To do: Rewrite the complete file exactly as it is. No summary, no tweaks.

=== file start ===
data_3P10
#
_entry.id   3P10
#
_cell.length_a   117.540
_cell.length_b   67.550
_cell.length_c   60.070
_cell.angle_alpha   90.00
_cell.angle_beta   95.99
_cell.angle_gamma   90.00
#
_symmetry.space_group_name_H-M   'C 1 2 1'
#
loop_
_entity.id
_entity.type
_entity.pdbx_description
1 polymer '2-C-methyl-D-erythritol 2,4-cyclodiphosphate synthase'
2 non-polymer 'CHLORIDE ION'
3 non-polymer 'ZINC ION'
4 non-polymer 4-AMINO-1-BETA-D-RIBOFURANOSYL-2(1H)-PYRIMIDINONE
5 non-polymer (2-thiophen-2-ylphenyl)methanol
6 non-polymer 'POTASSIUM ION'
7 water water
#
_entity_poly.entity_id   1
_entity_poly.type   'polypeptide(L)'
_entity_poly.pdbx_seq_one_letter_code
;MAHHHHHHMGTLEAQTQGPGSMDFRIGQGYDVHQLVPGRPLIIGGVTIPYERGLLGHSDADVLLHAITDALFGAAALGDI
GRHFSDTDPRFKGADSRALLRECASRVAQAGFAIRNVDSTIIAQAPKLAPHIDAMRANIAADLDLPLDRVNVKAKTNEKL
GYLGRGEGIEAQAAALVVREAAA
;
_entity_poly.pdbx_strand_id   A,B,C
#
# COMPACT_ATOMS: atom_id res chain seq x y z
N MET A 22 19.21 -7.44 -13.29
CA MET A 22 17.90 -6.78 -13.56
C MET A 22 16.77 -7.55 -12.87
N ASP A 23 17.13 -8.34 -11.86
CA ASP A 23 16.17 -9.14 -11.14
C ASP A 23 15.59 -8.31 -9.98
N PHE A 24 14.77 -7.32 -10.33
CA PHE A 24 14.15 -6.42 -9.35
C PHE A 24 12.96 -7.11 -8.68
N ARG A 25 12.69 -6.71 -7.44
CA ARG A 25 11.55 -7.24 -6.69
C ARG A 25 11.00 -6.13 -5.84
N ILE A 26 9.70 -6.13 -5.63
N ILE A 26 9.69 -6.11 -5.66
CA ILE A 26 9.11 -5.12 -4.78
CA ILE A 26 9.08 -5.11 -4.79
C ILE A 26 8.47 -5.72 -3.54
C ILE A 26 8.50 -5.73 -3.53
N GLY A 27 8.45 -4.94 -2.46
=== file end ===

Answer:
data_3P10
#
_entry.id   3P10
#
_cell.length_a   117.540
_cell.length_b   67.550
_cell.length_c   60.070
_cell.angle_alpha   90.00
_cell.angle_beta   95.99
_cell.angle_gamma   90.00
#
_symmetry.space_group_name_H-M   'C 1 2 1'
#
loop_
_entity.id
_entity.type
_entity.pdbx_description
1 polymer '2-C-methyl-D-erythritol 2,4-cyclodiphosphate synthase'
2 non-polymer 'CHLORIDE ION'
3 non-polymer 'ZINC ION'
4 non-polymer 4-AMINO-1-BETA-D-RIBOFURANOSYL-2(1H)-PYRIMIDINONE
5 non-polymer (2-thiophen-2-ylphenyl)methanol
6 non-polymer 'POTASSIUM ION'
7 water water
#
_entity_poly.entity_id   1
_entity_poly.type   'polypeptide(L)'
_entity_poly.pdbx_seq_one_letter_code
;MAHHHHHHMGTLEAQTQGPGSMDFRIGQGYDVHQLVPGRPLIIGGVTIPYERGLLGHSDADVLLHAITDALFGAAALGDI
GRHFSDTDPRFKGADSRALLRECASRVAQAGFAIRNVDSTIIAQAPKLAPHIDAMRANIAADLDLPLDRVNVKAKTNEKL
GYLGRGEGIEAQAAALVVREAAA
;
_entity_poly.pdbx_strand_id   A,B,C
#
# COMPACT_ATOMS: atom_id res chain seq x y z
N MET A 22 19.21 -7.44 -13.29
CA MET A 22 17.90 -6.78 -13.56
C MET A 22 16.77 -7.55 -12.87
N ASP A 23 17.13 -8.34 -11.86
CA ASP A 23 16.17 -9.14 -11.14
C ASP A 23 15.59 -8.31 -9.98
N PHE A 24 14.77 -7.32 -10.33
CA PHE A 24 14.15 -6.42 -9.35
C PHE A 24 12.96 -7.11 -8.68
N ARG A 25 12.69 -6.71 -7.44
CA ARG A 25 11.55 -7.24 -6.69
C ARG A 25 11.00 -6.13 -5.84
N ILE A 26 9.70 -6.13 -5.63
N ILE A 26 9.69 -6.11 -5.66
CA ILE A 26 9.11 -5.12 -4.78
CA ILE A 26 9.08 -5.11 -4.79
C ILE A 26 8.47 -5.72 -3.54
C ILE A 26 8.50 -5.73 -3.53
N GLY A 27 8.45 -4.94 -2.46